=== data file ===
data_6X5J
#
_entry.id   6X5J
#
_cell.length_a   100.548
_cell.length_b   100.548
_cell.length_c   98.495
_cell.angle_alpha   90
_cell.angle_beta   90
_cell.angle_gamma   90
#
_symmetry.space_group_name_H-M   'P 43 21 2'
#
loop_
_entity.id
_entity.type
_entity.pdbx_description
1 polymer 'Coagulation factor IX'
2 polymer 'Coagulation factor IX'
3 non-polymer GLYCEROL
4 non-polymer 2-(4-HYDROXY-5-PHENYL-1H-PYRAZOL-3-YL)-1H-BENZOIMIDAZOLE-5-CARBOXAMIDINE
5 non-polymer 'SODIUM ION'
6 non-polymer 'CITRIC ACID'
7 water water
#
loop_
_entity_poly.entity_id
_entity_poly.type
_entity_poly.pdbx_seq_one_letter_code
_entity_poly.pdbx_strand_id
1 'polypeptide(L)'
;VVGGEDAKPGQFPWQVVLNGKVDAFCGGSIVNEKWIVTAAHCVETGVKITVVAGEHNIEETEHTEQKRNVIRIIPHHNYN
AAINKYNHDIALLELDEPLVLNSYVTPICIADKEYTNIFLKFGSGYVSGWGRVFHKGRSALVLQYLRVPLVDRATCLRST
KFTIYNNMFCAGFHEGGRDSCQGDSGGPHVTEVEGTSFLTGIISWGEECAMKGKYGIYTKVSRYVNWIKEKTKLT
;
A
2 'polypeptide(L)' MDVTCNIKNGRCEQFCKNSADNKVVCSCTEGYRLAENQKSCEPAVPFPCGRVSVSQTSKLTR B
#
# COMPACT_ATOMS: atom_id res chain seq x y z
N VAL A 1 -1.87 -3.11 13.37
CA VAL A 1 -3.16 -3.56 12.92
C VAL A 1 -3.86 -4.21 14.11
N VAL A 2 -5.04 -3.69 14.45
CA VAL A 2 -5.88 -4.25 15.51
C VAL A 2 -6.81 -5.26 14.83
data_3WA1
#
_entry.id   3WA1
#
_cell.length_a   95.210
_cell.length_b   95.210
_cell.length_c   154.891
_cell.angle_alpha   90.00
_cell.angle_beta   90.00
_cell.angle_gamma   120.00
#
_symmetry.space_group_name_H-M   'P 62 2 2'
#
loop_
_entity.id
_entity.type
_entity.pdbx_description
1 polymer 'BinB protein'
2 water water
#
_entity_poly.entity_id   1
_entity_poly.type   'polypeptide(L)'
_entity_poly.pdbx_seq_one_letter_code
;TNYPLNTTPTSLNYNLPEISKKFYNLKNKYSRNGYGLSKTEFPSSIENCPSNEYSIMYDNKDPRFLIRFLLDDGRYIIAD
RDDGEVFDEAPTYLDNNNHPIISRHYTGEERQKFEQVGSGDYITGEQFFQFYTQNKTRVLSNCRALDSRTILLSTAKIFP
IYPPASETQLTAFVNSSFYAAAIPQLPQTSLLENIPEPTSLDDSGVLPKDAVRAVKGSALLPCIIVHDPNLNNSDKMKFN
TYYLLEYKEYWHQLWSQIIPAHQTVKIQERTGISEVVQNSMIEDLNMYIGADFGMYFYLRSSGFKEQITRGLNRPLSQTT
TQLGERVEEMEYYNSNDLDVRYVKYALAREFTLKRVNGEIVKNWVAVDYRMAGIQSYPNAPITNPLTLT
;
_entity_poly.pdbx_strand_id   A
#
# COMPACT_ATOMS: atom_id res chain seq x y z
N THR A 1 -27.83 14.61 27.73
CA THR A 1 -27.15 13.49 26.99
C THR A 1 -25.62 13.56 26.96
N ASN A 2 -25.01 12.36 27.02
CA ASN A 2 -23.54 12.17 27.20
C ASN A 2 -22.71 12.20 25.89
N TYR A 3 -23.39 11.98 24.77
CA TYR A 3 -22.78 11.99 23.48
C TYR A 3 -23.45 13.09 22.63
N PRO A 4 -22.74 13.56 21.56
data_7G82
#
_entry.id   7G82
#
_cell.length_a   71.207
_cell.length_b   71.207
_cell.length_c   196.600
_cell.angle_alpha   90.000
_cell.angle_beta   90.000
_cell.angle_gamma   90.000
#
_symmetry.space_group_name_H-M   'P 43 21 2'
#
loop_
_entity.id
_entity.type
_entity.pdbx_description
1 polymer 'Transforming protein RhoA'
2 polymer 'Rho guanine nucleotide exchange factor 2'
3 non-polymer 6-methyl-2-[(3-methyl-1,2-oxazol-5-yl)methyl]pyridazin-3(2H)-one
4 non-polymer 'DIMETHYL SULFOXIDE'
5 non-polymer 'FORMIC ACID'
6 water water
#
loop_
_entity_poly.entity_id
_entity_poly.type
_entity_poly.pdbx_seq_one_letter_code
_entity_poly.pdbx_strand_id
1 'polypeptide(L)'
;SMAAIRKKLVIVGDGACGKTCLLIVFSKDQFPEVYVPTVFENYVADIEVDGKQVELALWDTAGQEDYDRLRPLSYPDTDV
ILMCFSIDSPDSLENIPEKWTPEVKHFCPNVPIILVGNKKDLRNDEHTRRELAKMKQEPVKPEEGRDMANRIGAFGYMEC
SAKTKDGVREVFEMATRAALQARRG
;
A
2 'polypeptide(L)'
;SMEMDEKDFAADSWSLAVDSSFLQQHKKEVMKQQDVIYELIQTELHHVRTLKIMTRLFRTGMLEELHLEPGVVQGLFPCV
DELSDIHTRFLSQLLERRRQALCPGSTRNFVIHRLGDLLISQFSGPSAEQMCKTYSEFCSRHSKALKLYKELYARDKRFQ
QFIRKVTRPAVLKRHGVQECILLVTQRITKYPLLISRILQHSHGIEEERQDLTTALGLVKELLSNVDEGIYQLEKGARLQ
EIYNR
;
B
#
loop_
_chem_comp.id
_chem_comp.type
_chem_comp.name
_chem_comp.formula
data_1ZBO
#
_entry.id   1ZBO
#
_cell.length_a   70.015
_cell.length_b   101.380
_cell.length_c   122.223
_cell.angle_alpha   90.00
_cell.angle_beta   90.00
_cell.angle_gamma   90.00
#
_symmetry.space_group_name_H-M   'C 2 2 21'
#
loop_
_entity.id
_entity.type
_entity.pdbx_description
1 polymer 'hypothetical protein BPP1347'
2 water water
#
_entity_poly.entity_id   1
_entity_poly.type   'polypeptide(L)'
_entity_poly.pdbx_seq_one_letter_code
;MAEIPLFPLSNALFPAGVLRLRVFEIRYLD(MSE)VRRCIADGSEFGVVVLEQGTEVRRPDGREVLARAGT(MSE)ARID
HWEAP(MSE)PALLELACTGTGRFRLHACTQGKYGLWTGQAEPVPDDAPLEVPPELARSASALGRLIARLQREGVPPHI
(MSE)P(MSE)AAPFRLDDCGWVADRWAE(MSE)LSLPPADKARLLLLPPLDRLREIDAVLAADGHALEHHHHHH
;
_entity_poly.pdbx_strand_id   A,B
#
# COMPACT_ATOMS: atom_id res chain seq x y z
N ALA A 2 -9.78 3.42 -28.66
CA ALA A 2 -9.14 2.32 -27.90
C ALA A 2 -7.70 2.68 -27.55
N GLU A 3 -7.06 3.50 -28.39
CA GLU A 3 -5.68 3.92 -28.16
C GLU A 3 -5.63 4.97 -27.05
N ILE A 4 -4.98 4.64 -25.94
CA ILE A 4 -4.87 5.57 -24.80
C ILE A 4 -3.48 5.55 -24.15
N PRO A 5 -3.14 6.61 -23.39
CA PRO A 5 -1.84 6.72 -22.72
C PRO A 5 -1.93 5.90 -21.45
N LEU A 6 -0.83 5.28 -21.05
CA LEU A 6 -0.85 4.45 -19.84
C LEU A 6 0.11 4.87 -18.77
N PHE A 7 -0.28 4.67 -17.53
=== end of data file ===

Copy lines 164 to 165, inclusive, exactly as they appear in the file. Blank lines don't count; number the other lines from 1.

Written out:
#
# COMPACT_ATOMS: atom_id res chain seq x y z